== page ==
New York Senators Demand FEMA Clarify the Lawsuit Deadline
While FEMA has extended the Proof of Loss deadline to April 28, 2014 for the thousands of Sandy flood victims in New York and New Jersey still fighting with their flood insurance companies, the extension has created ambiguity regarding the deadline for a lawsuit to be filed. Hopefully, an answer is on its way.
On October 22, 2013, U.S. senators from New York – Charles E. Schumer and Kirsten Gillibrand – called on FEMA to issue a clear and immediate ruling that extends the statute of limitations for Sandy victims to challenge their insurance companies in court for shortfalls in award amounts. Under FEMA’s current guidelines, policyholders have only one year from the date they received the “first” written “denial” — or insufficient payment — to challenge the amount in court. That day is rapidly approaching, as some homeowners received their first response within months of the storm. In many cases, those homeowners are still submitting documentation and proof to their insurance companies. FEMA’s current policy ensures many homeowners lose the option to take civil action even before they are done negotiating with the insurance companies.
FEMA’s policy on the statute of limitations is particularly puzzling because FEMA granted Sandy-affected households an extension to April 28, 2014 to submit supporting documents to their insurance companies – such documents are called “Proof of Loss.” Effectively the Proof of Loss allows households to present their flood insurance claims for the full amount they believe is owed. But while the Proof of Loss deadline was extended, FEMA has not done the same for the statute of limitations for filing a lawsuit against an insurance company if, in the end, the insurance check is insufficient. FEMA appears to maintain that the one-year limitations period in which to file suit starts from the “first” written “denial” from the insurer, and it has since indicated that this denial may be based exclusively on the report made by the insurer’s own insurance adjuster without any documentation from the homeowner. This could create a situation where a homeowner is still allowed to submit evidence but is not allowed to sue in a court if the claim doesn’t come back at a sufficient amount.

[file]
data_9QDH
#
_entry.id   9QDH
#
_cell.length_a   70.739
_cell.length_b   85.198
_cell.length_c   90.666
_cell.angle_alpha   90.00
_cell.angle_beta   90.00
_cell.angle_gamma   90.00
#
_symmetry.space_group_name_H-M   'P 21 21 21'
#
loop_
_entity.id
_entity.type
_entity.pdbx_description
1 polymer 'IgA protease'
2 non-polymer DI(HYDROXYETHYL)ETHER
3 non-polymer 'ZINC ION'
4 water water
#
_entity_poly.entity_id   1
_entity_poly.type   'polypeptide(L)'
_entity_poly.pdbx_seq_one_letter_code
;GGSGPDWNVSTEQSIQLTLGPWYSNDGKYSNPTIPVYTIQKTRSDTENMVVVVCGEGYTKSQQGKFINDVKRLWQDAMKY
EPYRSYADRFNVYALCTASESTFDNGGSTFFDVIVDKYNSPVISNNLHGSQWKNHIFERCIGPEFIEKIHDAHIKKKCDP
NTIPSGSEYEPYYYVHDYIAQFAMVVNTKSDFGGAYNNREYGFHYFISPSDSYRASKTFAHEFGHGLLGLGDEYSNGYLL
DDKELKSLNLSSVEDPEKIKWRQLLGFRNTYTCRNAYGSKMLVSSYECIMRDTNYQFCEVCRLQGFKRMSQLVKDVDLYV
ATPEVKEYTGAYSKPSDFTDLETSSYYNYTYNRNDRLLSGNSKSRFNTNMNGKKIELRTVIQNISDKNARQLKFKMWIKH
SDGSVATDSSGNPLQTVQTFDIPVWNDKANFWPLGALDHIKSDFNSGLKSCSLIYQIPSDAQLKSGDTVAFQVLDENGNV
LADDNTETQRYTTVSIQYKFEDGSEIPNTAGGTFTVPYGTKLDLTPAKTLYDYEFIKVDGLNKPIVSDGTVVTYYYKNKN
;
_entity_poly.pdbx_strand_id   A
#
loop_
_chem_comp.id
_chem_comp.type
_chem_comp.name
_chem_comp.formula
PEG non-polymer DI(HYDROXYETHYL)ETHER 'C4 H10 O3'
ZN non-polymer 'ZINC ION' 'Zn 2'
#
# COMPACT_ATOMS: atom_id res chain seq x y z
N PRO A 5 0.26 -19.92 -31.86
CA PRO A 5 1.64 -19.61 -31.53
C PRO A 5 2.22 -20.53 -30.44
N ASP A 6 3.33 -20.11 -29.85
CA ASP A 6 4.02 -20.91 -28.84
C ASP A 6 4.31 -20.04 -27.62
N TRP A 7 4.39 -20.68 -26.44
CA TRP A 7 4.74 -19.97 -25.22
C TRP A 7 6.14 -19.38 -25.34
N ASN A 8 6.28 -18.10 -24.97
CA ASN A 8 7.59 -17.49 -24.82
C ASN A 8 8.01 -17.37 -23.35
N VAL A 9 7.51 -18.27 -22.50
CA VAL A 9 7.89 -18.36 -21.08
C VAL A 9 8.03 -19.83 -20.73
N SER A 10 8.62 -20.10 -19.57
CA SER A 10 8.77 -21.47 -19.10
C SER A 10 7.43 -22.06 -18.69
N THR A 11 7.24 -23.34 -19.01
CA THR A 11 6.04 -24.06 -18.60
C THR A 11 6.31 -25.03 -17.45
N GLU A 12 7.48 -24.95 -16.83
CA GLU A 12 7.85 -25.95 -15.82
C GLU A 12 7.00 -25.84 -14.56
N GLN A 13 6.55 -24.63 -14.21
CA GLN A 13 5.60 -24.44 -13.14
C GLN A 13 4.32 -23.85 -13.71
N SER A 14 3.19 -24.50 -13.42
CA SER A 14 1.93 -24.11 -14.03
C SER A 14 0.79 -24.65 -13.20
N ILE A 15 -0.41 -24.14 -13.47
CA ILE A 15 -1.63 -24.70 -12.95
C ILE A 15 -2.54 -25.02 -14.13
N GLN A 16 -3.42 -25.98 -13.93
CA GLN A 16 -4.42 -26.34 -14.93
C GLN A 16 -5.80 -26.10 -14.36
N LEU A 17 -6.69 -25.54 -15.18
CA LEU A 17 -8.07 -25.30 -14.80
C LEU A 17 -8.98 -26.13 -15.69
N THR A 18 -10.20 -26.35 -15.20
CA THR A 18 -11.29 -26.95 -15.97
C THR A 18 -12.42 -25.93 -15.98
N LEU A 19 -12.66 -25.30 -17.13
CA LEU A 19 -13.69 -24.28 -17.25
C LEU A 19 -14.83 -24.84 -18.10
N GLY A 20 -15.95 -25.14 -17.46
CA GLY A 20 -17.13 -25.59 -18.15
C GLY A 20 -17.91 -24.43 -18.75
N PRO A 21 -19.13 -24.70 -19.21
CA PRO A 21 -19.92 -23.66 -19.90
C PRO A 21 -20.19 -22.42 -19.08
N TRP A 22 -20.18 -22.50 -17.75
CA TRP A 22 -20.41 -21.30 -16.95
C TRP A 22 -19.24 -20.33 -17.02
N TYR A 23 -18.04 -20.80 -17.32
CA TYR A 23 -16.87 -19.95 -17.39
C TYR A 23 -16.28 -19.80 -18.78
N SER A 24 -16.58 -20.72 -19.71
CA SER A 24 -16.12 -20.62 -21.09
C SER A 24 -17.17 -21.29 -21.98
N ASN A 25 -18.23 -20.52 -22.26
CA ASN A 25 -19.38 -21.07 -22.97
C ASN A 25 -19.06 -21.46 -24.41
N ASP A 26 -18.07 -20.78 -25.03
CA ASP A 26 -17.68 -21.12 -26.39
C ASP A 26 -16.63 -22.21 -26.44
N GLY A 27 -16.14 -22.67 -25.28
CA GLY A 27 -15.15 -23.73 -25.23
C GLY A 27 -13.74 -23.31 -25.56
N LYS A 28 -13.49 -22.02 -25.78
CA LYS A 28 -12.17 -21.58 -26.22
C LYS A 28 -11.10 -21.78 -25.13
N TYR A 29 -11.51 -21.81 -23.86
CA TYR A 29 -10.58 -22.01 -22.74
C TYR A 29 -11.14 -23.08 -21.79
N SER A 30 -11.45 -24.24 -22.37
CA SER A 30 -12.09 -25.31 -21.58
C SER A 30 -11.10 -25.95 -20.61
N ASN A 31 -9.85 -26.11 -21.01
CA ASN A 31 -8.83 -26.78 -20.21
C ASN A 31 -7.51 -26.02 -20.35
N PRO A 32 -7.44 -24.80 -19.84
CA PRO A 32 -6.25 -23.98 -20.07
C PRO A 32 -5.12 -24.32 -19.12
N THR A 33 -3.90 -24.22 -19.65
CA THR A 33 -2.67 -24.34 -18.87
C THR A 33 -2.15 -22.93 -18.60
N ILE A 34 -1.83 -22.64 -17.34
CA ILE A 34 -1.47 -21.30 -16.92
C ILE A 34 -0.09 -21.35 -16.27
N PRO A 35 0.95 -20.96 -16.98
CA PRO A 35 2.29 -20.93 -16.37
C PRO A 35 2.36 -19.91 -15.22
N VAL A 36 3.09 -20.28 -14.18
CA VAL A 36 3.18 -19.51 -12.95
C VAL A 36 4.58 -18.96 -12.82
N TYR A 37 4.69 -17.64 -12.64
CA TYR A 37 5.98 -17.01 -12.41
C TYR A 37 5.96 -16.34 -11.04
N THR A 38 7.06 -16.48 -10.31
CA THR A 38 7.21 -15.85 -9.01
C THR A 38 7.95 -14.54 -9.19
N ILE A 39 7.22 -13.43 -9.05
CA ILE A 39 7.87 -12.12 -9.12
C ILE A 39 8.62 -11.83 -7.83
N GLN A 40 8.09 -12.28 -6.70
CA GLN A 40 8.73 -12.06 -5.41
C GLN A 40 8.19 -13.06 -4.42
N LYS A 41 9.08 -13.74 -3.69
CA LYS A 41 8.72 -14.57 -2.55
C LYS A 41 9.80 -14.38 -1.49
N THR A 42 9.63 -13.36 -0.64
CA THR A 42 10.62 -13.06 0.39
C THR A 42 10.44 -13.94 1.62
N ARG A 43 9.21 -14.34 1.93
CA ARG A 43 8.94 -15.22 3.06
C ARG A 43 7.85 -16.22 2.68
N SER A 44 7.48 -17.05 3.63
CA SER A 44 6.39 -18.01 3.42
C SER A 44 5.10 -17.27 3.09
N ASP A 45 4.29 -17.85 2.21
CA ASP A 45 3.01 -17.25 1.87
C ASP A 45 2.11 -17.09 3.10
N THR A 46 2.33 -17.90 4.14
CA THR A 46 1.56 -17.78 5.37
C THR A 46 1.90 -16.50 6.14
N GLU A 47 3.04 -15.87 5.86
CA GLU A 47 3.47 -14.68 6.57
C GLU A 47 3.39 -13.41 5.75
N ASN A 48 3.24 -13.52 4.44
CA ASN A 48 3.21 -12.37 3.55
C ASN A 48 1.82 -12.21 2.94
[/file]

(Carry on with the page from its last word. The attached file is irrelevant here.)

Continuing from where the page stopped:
According to the press release issued by Senator Shumer’s office, Schumer said FEMA should not start the clock on the one-year statute of limitations period to pursue civil action until all administrative appeals have been completed and the homeowner has received a final determination from the insurer. That would have the effect of giving Sandy victims an additional 18 months or more to hold their insurance companies accountable. Let’s hope FEMA responds to the New York senators’ demands, as thousands will be facing this issue in the next few months.
About the Author: Christopher W. Gerold is an attorney in Wolff & Samson’s Disaster Recovery Claims Group. Chris represents homeowners and businesses with their Sandy related insurance claims with a special focus on flood insurance. For more information on flood insurance and ways Wolff & Samson can help you with your flood insurance claim, please contact Chris at (973) 530-2061.